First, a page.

The lowest paid and savers could lose out in the Government spending review this week, according to reports. Chancellor Rishi Sunak is due to address the Commons on Wednesday to set out where money will be spent and cut back as the UK deals with the economic shock of Covid-19.
Some spending – including tens of millions on a counter-terrorism operations centre – has already been mooted, but at the weekend Mr Sunak warned there was a need to find out “what the best way of returning to sustainable public finances is”.
The Times reported a 5.6% increase to the national living wage – which was due to increase to £9.21 an hour in April – will be cut back to £8.90 an hour, a rise of 2%.
The paper said it followed a report from the Low Pay Commission – who said there were around two million workers paid at or below the minimum wage in April 2019 – claiming the full rise from the current rate of £8.72 an hour was unaffordable.
Employees aged 25 and over are entitled to the National Living Wage, with lower rates – the national minimum wage – applying to those who are younger.
In March’s budget, Mr Sunak gave the commission, which recommends the wage rates, a formal target that as long as economic conditions allow, by 2024, the statutory rate will reach two thirds of median earnings.
However, lockdown brought economic activity to a halt, with tax revenues drying up, while the Treasury has paid out more than £200 billion on furlough and other schemes to try to nurse the economy through the crisis.
The latest official figures for October show public sector debt passed the £2 trillion mark for the first time in history.
Meanwhile, the Daily Telegraph said an “inflation shake-up”, where the measure will switch from the Retail Prices Index (RPI) to the generally lower Consumer Prices Index plus housing costs (CPIH), will cost investors more than £100 billion.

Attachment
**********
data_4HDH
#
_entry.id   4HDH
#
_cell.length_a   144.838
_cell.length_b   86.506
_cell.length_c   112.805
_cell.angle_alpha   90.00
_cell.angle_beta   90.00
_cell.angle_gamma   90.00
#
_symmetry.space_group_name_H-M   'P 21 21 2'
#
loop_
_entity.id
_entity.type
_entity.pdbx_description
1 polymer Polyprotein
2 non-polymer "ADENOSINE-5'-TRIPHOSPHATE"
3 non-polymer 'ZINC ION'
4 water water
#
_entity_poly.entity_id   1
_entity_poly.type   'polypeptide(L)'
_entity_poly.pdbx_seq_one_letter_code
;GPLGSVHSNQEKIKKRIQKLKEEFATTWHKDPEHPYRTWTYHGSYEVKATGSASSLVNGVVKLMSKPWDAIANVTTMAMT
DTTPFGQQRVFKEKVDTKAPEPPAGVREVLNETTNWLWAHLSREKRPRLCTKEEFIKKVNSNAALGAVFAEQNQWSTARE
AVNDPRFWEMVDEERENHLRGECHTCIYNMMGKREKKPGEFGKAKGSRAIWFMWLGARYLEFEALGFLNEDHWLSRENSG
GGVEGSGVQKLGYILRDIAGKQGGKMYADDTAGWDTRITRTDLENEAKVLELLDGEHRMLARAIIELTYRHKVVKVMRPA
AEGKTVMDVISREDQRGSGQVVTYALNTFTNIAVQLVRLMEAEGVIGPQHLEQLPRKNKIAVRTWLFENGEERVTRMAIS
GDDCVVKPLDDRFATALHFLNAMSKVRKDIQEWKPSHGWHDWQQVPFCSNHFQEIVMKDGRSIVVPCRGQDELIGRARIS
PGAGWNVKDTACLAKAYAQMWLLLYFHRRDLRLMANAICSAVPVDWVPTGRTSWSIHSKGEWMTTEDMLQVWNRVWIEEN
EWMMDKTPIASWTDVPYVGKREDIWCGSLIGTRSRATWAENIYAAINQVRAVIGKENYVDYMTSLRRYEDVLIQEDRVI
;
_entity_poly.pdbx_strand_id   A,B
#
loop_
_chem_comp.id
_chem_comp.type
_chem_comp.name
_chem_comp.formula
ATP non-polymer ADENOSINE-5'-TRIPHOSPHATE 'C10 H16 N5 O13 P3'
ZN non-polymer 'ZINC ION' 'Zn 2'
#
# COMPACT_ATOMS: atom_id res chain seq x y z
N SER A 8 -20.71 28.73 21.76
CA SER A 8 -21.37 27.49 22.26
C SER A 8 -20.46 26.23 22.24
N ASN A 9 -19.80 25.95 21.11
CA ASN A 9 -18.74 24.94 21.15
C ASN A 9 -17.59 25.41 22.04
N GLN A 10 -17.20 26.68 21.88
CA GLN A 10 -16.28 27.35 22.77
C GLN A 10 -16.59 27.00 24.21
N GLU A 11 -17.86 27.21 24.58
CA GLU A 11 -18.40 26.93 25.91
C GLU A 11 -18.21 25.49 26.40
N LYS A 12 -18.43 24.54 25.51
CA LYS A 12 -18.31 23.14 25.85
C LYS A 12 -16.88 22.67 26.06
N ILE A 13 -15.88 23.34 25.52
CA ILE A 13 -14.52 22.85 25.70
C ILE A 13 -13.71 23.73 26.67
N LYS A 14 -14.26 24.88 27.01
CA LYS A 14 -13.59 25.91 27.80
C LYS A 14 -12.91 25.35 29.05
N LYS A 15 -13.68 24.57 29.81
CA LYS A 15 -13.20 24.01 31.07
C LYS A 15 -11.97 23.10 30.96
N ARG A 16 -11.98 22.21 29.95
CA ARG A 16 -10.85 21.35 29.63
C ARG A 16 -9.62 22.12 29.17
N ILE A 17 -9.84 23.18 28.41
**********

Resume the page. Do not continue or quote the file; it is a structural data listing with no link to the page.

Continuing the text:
The Government and UK Statistics Authority has previously consulted on the plans which proposed implementing the changes between 2025 and 2030, and the paper said Mr Sunak will press ahead with the recommendations.
The RPI was 1.3% in October, compared with the CPIH – the Office of National Statistics’ preferred measure of inflation – which stood at 0.9%.
The Telegraph said the change will save the Treasury around £2 billion a year on interest payments for index-linked gilts, or bonds issued by the Government, as a higher inflation rate means higher payments to holders.
In August, the Association of British Insurers said implementing the plans by 2025 could leave those affected worse off by up to £122 billion by reducing the value of gilts tied to inflation.
It said some long-term saving products, especially defined benefit pensions, are linked to the RPI measure of inflation, and a change to CPIH would “significantly reduce the expected returns on these assets, leaving savers out of pocket”.